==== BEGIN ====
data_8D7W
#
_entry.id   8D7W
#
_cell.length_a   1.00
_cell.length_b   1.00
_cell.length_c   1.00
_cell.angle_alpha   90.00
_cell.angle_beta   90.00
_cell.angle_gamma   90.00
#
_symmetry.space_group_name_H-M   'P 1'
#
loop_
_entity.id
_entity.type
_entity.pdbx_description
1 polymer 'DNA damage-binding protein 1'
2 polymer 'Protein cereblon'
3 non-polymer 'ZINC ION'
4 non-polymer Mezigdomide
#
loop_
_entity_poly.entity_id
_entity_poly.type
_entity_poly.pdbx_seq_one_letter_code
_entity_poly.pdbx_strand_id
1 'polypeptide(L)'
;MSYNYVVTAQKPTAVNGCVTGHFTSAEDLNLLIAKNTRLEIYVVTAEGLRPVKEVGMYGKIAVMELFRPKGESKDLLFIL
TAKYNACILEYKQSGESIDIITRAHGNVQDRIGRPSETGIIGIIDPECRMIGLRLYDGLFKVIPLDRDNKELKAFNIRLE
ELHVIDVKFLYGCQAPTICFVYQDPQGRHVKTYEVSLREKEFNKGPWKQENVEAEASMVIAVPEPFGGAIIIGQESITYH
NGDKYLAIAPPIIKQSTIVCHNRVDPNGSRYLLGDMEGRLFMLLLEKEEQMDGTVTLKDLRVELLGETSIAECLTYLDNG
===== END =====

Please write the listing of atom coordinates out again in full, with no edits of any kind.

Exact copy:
data_8D7W
#
_entry.id   8D7W
#
_cell.length_a   1.00
_cell.length_b   1.00
_cell.length_c   1.00
_cell.angle_alpha   90.00
_cell.angle_beta   90.00
_cell.angle_gamma   90.00
#
_symmetry.space_group_name_H-M   'P 1'
#
loop_
_entity.id
_entity.type
_entity.pdbx_description
1 polymer 'DNA damage-binding protein 1'
2 polymer 'Protein cereblon'
3 non-polymer 'ZINC ION'
4 non-polymer Mezigdomide
#
loop_
_entity_poly.entity_id
_entity_poly.type
_entity_poly.pdbx_seq_one_letter_code
_entity_poly.pdbx_strand_id
1 'polypeptide(L)'
;MSYNYVVTAQKPTAVNGCVTGHFTSAEDLNLLIAKNTRLEIYVVTAEGLRPVKEVGMYGKIAVMELFRPKGESKDLLFIL
TAKYNACILEYKQSGESIDIITRAHGNVQDRIGRPSETGIIGIIDPECRMIGLRLYDGLFKVIPLDRDNKELKAFNIRLE
ELHVIDVKFLYGCQAPTICFVYQDPQGRHVKTYEVSLREKEFNKGPWKQENVEAEASMVIAVPEPFGGAIIIGQESITYH
NGDKYLAIAPPIIKQSTIVCHNRVDPNGSRYLLGDMEGRLFMLLLEKEEQMDGTVTLKDLRVELLGETSIAECLTYLDNG